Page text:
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“People do want to put their money into nice accessible pictures,” maintains Chris Brickley of Bonhams Edinburgh (17.5/10% buyer’s premium), whose April 10 mid-season picture sale gave a preview of the success experienced at Sotheby’s Hopetoun House sale four days later by finding buyers for no less than 90 per cent of its 177 lots.

The total of £260,000 was pretty much the same as last year, but significantly this was achieved from 70 fewer lots. Equally significantly, at least two thirds of the lots at this April’s sale were bought by private collectors.

This was all the more encouraging given that all but a handful of lots were mainstream middle-lower range pieces in the £500-5000 range.

The presence of a high proportion of market-fresh lots from two deceased estates was an obvious key to success.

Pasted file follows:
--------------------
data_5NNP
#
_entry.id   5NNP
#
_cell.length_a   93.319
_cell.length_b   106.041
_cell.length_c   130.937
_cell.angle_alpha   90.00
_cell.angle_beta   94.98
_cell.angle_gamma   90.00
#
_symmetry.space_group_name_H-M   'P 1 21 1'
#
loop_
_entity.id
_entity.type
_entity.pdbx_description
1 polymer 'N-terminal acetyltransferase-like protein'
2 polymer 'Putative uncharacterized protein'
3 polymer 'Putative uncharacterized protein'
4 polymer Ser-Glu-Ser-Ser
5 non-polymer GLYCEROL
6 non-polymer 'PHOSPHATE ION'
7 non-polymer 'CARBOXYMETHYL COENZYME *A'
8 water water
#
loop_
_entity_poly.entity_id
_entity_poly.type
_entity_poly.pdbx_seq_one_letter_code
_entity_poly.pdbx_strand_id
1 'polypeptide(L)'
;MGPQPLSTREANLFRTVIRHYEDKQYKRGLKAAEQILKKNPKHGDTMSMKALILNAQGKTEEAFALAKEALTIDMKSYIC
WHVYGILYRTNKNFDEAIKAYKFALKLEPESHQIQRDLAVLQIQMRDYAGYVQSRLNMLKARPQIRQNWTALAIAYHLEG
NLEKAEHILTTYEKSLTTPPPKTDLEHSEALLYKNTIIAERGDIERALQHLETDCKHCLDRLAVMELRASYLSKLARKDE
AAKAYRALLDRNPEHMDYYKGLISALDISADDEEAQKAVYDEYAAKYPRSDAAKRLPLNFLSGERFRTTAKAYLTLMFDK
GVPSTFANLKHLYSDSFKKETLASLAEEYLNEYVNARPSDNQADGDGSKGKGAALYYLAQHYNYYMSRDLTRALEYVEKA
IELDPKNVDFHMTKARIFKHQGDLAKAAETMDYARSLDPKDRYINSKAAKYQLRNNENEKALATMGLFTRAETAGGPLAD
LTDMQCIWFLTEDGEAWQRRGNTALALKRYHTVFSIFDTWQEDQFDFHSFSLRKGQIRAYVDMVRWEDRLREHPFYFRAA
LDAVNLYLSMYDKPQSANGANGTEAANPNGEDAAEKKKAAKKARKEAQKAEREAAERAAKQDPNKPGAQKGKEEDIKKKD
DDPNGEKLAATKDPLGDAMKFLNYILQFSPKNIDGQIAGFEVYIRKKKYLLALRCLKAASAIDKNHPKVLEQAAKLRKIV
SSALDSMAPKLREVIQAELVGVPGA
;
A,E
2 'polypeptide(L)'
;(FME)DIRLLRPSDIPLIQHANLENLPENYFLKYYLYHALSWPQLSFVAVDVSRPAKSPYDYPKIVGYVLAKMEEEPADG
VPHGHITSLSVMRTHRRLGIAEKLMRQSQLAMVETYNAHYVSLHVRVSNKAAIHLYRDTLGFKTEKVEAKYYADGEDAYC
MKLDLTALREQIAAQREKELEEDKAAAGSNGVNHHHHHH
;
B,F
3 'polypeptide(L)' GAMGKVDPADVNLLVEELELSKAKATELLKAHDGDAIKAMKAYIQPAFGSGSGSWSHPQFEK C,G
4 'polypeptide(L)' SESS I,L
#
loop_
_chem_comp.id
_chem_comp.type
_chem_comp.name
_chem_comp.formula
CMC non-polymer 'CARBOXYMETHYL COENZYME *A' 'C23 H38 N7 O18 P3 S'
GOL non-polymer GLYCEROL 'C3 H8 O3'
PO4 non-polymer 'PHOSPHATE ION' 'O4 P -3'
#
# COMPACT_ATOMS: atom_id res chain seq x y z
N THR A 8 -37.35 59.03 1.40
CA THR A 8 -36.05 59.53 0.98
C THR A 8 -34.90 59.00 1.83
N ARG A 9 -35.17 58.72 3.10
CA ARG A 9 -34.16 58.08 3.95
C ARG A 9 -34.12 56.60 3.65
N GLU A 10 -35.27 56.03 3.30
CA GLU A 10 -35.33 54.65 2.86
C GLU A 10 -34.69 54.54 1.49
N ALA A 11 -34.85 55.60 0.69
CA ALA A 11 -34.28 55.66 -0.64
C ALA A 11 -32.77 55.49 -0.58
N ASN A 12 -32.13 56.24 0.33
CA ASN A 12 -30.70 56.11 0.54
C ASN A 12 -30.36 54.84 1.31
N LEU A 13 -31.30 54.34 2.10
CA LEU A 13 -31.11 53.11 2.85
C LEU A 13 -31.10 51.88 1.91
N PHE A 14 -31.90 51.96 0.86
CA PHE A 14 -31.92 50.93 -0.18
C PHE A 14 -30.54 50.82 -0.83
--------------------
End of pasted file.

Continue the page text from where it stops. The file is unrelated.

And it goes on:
The sale was led by the £10,500 bid by a private buyer for the late, typically formulaic, but enticingly grubby signed and dated 1920 Edward Atkinson Hornel (1864-1933) canvas, top right, of two girls picking primroses, measuring 2ft by 2ft 5 1/2in (62 x 75cm), estimated at £6000-8000. But perhaps more typical of the fare that was so eagerly snapped up by Scottish privates was this market-fresh, 10 1/2in by 12in (27 x 31cm) signed James Watterston Herald (1859-1914) watercolour, bottom right, On the quay, temptingly estimated at a relatively modest £1000-1500. A technically innovative and observant watercolourist who spent most of his life in Arbroath, Herald has an enthusiastic following among Scottish collectors and few were surprised to see this particular example pursued to a quadruple-estimate £3900.